Greek workers joined a general strike against austerity on Wednesday as their government tried to renegotiate the terms of its bailout.
The European Union (EU) and the International Monetary Fund (IMF) agreed a 110 billion euro bailout for Greece last year. But the attached austerity measures have further wrecked the economy.
It is unlikely to raise the billions of euros on the financial markets it needs next year.
Its credit rating has been cut to junk status, meaning it will be hugely expensive to borrow money on the markets.
So it wants to renegotiate the terms of its original agreement. This will cause ructions across the EU.
Workers continue to challenge the austerity consensus of those at the top of society.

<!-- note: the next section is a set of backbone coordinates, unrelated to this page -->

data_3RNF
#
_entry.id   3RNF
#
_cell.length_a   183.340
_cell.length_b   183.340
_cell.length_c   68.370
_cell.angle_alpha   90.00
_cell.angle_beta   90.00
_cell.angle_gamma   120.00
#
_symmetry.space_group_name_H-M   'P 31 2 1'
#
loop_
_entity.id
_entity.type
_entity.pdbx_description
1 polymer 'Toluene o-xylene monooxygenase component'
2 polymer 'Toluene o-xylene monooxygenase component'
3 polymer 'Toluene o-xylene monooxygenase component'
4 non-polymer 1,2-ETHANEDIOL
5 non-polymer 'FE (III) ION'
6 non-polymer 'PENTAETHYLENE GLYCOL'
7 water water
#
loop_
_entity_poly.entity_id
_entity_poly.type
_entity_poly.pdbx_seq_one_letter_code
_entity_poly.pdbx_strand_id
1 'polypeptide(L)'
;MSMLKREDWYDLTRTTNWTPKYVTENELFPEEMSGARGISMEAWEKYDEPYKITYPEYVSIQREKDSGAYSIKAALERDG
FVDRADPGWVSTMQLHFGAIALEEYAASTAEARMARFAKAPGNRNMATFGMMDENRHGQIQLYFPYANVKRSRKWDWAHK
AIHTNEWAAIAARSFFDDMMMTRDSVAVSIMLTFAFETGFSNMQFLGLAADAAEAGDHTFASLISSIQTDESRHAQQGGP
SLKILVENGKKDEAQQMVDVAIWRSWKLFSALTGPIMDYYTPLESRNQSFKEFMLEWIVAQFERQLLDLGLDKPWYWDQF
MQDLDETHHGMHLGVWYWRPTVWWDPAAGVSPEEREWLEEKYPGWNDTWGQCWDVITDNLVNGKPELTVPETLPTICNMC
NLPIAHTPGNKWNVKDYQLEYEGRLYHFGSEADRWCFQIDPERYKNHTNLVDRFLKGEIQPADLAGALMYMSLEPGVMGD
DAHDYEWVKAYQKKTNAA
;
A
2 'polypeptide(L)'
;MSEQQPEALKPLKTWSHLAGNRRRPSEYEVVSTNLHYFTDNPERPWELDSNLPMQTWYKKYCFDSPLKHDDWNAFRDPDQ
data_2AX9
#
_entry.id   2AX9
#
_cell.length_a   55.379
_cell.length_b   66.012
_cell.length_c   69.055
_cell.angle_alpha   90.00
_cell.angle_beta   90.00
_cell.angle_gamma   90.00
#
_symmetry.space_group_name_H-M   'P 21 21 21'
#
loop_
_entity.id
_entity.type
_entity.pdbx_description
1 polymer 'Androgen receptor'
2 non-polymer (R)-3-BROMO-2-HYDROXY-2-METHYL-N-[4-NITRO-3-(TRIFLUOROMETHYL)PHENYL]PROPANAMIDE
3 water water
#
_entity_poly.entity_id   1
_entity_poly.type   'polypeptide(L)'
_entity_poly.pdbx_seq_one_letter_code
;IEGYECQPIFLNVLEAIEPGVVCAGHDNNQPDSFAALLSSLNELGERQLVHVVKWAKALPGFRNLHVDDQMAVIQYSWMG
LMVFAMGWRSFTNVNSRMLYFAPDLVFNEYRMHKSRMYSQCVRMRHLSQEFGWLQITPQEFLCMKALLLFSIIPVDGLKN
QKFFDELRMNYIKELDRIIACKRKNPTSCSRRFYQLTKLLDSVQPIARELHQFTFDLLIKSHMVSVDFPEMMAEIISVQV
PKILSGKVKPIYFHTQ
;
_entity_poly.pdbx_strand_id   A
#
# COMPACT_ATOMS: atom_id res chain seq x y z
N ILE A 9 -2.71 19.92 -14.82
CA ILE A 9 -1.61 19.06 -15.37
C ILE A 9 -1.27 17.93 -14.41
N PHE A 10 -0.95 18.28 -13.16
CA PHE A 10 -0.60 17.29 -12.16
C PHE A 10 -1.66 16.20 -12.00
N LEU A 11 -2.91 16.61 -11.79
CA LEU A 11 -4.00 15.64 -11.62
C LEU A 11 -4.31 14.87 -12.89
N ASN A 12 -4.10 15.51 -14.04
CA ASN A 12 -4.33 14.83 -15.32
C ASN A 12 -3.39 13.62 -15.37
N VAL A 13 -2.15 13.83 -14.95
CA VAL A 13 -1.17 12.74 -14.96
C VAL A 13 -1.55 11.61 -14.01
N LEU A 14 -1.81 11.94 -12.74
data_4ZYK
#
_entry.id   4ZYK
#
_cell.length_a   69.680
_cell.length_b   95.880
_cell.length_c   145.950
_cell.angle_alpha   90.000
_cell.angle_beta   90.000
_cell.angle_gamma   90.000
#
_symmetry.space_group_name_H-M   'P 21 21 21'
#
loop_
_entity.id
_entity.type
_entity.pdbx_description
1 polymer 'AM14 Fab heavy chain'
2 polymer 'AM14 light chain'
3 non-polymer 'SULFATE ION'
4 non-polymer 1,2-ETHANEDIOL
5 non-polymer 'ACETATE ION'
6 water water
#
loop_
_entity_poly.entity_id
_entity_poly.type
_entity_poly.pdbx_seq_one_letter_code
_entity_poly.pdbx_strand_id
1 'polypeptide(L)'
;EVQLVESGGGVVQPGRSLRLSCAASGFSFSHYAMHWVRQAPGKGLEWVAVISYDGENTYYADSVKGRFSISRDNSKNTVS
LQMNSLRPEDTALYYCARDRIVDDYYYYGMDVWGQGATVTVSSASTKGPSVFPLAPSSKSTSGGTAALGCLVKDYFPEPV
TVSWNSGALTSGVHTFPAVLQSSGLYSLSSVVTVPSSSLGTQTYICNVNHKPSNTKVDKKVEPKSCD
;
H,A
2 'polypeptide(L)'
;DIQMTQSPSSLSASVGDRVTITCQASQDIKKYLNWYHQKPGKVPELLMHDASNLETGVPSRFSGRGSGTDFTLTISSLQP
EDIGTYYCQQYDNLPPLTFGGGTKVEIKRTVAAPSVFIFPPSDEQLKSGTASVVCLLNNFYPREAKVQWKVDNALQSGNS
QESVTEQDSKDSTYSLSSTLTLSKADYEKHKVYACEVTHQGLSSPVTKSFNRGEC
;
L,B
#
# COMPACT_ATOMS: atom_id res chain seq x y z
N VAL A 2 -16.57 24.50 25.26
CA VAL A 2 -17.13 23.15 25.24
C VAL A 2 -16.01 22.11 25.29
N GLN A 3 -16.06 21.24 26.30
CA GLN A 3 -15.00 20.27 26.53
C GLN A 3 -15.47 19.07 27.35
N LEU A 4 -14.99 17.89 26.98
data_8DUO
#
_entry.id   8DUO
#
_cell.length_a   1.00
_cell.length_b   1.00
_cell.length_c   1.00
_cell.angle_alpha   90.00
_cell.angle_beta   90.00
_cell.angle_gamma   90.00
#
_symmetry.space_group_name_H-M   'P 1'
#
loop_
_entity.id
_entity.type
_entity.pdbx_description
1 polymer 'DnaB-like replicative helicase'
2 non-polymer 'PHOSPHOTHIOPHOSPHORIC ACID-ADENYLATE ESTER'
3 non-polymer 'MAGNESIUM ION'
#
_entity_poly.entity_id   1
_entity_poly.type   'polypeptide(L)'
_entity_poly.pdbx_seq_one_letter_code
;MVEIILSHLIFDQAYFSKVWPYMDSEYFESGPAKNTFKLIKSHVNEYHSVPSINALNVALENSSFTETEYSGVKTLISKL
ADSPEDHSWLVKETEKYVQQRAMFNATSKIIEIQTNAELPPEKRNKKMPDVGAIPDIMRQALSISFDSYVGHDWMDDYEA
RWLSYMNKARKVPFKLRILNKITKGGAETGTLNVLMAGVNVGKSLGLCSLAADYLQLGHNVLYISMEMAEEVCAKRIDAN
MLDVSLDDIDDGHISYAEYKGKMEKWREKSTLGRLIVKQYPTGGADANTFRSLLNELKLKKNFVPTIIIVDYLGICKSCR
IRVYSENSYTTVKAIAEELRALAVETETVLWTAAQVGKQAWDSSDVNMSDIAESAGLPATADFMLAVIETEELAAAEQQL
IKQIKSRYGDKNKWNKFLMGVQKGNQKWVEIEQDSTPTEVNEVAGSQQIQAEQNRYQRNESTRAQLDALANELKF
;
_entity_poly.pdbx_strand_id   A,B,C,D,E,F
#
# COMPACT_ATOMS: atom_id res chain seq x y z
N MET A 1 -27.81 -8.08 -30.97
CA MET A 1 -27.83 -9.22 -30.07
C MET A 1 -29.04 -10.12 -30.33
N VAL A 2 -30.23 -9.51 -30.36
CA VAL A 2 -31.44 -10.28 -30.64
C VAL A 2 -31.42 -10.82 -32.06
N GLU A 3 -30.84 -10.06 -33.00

“Before Wednesday, many people said that it was going to be one of the biggest general strikes yet,” said Panos Garganas, editor of the Workers Solidarity newspaper in Greece.
“It is a year since the IMF came to Greece and we saw a huge strike against it. The IMF bailout is not working and the crisis has spread to Ireland and Portugal.
“The government needs loans of 50 to 60 billion euros to get through the next couple of years. And the IMF and European Central Bank are pushing for it to sign up to even tougher measures.
“The centrepiece of this is a programme of sell-offs, such as the power company.
“There has been a series of general strikes and other mobilisations in defence of services.
“There is infighting in the cabinet and speculation that we might be heading towards new elections. Few people believe that the government will survive to the end of its term in two and a half years’ time.”